P. natalensis Southern African Rock Python Southern Africa 8-14½' Formerly considered a subspecies of P. sebae. Although somewhat smaller than its congeneric, it is still a formidable and powerful snake. It is found throughout southern Africa, being absent only from true desert and dense rainforest: open savannah and especially rocky areas or riverine scrub are preferred [Branch]. Adults take mainly mammalian prey, although other vertebrates such as fish, monitors and crocodiles are also taken. Hunting usually takes place at dusk or dawn: a favoured tactic is hiding submerged in a deep pool. Branch notes that these pythons perform a useful service in controlling the number of dassies (a species of rat). He also comments that their suitability as pet snakes may be offset by the aggressive temperament of some adults which prove hard to tame down. Scalation details (from Branch and SKDA): head shields small and fragmented, heat-sensitive pits in 2 upper labials and 4-6 lower labials. Body scales small, smooth, 78-95/99 rows, 260-291 narrow ventrals, 63-84 subcaudals. Coloration: overall grey-green or grey-brown. Patterning is made up of dark brown blotches and bars, with dark and light bars from the lip to the eye and a "spearhead" mark on the top of the head. Reproduction: 30-50 eggs laid (large females up to 100!), often in burrows or termite mounds. Hatching time 65-80 days: juveniles are more brightly marked than adults. Sexual maturity reached in 3-5 years.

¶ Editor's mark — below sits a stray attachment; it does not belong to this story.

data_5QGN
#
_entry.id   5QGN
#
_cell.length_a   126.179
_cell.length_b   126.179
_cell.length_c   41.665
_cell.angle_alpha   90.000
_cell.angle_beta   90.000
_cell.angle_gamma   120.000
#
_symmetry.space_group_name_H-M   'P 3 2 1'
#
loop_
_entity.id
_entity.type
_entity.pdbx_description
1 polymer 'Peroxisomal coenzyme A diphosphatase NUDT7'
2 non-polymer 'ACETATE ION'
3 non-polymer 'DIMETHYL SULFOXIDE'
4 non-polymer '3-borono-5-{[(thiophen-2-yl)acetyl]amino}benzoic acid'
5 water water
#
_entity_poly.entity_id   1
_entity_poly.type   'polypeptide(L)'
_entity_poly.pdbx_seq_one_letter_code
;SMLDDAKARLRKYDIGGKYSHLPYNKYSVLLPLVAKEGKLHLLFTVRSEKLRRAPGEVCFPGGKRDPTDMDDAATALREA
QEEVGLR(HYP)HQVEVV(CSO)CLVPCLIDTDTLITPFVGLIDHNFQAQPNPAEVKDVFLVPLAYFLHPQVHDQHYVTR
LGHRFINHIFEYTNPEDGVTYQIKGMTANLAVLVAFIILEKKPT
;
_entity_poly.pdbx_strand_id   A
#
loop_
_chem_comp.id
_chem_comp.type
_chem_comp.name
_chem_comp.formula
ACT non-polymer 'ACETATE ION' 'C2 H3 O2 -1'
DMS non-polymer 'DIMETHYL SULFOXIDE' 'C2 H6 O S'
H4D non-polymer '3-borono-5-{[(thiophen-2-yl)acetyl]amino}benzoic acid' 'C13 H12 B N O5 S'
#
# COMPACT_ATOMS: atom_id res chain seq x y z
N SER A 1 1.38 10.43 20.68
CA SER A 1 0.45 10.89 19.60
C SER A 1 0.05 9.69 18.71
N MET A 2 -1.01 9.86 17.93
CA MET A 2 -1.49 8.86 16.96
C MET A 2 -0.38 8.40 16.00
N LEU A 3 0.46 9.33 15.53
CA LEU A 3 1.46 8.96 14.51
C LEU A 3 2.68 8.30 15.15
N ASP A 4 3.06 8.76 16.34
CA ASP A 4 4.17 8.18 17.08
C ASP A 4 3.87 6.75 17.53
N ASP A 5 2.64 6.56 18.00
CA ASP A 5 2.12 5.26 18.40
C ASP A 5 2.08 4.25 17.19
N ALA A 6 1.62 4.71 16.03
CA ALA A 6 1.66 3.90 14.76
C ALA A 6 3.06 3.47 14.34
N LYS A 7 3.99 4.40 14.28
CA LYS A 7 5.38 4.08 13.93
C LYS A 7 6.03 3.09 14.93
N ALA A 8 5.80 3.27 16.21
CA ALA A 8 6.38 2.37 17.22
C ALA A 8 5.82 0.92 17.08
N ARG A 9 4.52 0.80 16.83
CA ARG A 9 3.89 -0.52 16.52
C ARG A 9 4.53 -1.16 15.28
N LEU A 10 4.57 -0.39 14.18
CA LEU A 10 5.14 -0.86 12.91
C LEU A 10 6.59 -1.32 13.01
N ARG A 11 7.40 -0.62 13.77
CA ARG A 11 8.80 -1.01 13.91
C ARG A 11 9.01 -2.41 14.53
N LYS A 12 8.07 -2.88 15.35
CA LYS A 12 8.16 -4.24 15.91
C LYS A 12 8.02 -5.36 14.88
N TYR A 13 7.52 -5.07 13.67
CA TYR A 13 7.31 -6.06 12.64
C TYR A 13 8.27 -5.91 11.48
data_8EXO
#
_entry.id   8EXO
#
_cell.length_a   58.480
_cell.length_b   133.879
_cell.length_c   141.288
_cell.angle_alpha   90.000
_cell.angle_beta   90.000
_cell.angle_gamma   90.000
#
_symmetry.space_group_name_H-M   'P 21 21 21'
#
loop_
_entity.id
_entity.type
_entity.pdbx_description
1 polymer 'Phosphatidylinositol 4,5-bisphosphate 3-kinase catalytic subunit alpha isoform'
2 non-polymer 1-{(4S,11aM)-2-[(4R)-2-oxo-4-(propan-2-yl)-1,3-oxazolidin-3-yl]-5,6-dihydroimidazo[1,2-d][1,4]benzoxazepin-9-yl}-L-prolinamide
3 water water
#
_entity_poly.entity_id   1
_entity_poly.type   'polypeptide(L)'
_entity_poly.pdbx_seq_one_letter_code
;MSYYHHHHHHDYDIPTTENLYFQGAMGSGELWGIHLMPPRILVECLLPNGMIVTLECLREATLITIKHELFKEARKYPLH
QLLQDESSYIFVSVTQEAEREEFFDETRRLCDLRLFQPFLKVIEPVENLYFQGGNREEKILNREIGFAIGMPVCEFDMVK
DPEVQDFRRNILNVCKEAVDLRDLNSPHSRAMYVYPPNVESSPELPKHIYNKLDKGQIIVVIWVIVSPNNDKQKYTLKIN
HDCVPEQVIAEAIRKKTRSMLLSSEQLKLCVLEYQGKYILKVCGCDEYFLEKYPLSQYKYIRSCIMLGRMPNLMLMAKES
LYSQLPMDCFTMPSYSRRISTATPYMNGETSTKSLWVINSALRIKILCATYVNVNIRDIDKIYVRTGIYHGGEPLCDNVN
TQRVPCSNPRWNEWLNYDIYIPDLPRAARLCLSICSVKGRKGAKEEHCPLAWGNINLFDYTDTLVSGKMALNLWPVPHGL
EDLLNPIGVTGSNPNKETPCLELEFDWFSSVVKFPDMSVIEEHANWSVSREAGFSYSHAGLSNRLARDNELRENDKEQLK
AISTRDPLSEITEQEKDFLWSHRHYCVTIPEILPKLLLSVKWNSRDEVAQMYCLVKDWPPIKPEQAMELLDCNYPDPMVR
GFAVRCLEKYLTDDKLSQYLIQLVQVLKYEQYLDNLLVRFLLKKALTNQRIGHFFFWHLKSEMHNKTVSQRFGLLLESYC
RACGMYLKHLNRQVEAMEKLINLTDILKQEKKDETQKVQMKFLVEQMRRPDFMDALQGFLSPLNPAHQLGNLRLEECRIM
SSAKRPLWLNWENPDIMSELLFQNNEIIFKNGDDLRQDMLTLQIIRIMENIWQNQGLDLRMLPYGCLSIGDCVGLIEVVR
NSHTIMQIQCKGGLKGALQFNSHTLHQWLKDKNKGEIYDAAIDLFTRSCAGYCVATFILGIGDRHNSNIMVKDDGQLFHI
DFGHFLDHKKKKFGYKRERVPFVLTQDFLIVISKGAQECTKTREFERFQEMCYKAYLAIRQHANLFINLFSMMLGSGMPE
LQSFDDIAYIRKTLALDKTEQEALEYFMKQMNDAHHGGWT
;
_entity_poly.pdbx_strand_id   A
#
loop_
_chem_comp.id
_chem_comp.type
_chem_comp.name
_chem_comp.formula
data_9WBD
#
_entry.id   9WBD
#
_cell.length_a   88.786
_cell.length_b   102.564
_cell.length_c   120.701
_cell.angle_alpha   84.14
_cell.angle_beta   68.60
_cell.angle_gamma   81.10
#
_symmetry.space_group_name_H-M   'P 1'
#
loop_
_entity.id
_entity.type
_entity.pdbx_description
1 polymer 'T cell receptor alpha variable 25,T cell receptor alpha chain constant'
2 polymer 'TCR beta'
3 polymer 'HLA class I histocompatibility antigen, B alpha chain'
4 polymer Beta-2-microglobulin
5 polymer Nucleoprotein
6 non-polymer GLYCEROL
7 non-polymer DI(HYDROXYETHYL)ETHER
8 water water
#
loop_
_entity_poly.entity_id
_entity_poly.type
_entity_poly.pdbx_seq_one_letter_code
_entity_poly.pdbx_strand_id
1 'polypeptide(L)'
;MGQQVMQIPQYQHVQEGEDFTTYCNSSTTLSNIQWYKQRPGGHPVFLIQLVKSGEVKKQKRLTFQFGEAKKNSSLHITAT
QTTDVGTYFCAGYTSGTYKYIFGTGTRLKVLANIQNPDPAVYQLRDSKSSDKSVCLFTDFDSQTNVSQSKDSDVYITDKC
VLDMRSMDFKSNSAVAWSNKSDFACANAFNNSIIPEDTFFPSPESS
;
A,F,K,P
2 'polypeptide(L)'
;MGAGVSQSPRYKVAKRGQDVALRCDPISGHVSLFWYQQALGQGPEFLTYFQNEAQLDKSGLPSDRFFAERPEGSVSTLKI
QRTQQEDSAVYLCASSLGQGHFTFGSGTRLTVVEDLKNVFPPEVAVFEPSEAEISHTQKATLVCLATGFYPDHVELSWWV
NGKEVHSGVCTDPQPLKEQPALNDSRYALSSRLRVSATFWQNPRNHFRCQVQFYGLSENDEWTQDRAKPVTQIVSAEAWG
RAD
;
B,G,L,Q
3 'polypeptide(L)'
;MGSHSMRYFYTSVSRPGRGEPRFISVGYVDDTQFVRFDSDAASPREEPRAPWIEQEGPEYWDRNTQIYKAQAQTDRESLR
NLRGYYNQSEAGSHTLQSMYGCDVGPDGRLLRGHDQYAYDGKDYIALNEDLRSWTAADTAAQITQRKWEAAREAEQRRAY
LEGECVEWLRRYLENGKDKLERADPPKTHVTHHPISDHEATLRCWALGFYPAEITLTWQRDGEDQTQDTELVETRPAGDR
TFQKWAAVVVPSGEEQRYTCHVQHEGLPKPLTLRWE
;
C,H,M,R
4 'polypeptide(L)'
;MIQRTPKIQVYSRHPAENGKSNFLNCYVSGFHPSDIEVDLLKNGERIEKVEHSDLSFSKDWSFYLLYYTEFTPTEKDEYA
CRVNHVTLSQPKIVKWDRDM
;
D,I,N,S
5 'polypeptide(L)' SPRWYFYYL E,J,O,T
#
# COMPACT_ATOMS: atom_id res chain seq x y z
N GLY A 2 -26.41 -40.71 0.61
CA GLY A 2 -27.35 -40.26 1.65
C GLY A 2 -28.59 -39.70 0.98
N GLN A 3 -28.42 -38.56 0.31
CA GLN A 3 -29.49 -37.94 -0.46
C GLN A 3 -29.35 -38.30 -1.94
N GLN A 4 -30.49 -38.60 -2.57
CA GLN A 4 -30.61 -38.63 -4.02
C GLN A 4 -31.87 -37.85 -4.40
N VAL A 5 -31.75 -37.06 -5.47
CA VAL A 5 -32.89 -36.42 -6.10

P. regius Royal Python/ Ball Python W & C Africa, east as far as Uganda 5-6' Distinctive, attractive and docile python which makes a good pet except for one thing: its penchant for refusing food. If you are thinking of purchasing one of these pythons you should be aware that you may have to go to considerable lengths to tempt it to feed, including the purchase of non-standard frozen rodents such as gerbils or deer mice, and occasionally the adoption of gruesome practices on the food to entice your snake. In the wild gerbils of the genera Tatera and Taterillus are preferred, but other rodents and some birds may be taken [SKDA]. SKDA also express concern over the unrestricted gathering of the Royal Python in West Africa, so try if possible to obtain one that has been born in captivity or "captive-farmed" (admittedly not always a reliable bet). In behaviour P. regius is nocturnal: it is found in grasslands, dry and moist savannah, but shuns close forest or very dry areas: in the dry season in some areas it will aestivate. Interestingly in some parts of West Africa it is venerated and kept in houses. Scalation details (from SKDA): head shields small to medium, fragmented, 3-4 heat-sensitive pits in upper labials. Body scales smooth, 53-63 rows. Coloration: overall dark brown. Patterning is made up of lighter brown blotches with lighter edges. A dark stripe runs from the nostril to the eye. Ventral scales are white in the middle with black speckling and blotches. The iris is yellow. Reproduction: 4-10 eggs laid February-April in a deep moist hole. Hatching time 2-3 months: juveniles are more brightly marked than adults. Sexual maturity reached in 3-5 years.